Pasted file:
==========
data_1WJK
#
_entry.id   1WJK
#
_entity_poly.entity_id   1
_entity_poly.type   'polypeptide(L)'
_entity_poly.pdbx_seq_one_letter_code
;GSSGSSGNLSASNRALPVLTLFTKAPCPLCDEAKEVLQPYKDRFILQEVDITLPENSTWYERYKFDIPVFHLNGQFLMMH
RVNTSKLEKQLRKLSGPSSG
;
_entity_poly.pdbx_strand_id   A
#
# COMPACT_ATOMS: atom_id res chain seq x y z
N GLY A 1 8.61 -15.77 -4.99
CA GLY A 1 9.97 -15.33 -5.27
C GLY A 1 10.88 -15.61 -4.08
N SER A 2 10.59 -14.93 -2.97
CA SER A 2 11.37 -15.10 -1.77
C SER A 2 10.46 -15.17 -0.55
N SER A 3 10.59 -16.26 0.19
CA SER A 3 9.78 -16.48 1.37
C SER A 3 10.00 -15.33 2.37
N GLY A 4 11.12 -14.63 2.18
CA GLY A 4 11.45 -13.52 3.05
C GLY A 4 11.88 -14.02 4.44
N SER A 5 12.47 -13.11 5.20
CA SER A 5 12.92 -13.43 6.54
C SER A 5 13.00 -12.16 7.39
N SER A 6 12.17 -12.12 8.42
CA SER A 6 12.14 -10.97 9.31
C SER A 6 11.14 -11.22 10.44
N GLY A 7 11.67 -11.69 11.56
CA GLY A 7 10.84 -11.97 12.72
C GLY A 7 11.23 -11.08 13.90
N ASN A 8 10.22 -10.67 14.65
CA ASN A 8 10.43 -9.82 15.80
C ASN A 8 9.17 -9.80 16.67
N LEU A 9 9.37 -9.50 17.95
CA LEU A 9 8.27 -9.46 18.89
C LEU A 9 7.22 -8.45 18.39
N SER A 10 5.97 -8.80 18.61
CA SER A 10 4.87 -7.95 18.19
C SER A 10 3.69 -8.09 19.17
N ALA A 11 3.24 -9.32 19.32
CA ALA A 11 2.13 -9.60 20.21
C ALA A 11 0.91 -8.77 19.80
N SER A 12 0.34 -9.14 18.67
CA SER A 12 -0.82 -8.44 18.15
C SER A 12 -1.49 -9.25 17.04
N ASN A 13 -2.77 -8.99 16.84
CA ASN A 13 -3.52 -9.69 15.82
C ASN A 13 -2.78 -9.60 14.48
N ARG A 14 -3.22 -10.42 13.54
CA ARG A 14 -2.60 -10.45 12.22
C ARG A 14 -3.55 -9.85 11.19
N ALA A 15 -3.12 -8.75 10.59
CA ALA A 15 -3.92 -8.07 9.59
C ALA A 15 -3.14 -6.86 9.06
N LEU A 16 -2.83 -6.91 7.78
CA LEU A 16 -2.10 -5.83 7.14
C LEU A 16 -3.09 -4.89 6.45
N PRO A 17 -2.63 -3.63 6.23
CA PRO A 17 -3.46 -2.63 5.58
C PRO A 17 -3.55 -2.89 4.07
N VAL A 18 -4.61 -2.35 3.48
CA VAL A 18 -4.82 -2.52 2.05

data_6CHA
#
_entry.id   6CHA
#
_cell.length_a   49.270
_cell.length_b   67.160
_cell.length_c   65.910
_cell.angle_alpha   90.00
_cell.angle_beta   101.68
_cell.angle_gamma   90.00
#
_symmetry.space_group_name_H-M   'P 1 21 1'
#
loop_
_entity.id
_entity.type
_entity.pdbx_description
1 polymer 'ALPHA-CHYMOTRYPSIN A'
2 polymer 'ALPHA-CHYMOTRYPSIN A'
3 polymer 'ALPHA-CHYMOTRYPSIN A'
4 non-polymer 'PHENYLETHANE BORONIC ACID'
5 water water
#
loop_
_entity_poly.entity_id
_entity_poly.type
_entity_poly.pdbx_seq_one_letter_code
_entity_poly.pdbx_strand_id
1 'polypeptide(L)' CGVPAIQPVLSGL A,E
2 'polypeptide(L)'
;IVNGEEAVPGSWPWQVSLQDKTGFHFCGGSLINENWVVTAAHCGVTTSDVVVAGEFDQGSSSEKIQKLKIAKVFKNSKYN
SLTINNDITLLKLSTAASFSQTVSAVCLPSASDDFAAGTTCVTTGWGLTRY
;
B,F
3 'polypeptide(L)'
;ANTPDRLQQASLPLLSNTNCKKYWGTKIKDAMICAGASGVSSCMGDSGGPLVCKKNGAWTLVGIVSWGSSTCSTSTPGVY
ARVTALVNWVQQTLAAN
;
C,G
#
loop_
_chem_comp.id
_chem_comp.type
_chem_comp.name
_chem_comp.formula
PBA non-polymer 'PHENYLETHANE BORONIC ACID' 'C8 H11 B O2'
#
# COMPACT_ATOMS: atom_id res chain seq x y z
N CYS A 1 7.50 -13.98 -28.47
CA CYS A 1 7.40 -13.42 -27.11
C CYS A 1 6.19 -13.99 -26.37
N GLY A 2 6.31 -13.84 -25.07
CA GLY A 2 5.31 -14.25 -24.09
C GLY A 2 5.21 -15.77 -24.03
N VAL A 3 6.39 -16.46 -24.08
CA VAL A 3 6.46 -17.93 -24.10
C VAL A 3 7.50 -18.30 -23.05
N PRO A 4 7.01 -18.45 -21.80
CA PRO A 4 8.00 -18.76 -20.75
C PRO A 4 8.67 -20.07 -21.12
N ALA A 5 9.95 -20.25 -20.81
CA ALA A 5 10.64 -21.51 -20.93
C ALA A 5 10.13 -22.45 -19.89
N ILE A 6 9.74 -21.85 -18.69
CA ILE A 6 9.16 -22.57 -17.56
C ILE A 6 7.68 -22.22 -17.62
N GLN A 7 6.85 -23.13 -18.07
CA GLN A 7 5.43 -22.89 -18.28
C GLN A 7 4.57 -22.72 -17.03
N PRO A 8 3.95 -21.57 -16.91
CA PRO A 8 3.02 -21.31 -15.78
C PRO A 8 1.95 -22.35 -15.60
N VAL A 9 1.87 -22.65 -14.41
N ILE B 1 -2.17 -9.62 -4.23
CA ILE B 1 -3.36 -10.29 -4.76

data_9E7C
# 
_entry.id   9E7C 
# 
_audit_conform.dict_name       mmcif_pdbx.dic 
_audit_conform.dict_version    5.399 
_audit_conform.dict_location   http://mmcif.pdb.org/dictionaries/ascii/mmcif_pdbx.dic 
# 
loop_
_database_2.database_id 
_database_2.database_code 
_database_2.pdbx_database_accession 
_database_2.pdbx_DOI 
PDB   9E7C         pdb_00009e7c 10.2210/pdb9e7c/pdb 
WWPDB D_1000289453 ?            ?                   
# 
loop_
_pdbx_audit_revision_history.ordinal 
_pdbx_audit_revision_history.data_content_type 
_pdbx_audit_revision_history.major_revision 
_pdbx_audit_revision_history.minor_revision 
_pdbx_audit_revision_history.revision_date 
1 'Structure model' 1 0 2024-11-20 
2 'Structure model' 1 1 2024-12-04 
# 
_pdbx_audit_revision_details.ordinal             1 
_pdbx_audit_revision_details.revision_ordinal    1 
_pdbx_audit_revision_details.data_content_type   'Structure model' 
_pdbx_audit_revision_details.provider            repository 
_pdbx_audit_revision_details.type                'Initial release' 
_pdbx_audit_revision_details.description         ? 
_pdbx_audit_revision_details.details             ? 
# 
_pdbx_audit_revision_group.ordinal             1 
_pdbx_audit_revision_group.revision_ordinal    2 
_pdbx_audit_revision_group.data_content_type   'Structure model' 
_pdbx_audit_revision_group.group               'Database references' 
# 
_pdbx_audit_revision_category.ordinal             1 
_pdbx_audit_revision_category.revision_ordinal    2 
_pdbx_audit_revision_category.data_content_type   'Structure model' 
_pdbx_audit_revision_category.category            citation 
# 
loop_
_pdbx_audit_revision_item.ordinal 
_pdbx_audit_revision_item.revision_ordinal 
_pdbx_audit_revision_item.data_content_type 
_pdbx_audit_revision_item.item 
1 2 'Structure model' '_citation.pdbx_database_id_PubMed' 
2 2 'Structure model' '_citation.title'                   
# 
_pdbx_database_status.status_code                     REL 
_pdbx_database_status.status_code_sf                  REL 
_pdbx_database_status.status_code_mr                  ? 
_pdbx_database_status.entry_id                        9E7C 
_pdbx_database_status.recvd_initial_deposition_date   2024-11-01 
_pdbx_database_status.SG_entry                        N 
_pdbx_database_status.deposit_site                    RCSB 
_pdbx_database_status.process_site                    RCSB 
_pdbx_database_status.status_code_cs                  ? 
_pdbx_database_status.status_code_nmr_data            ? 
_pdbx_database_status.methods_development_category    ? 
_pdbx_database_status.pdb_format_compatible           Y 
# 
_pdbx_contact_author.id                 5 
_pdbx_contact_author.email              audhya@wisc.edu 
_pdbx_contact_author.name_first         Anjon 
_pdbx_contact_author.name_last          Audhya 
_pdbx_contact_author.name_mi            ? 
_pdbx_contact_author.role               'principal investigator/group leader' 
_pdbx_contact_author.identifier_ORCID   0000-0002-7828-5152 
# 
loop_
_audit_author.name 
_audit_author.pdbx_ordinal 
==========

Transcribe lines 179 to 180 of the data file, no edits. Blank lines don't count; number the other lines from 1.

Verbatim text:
# 
_pdbx_audit_revision_category.ordinal             1 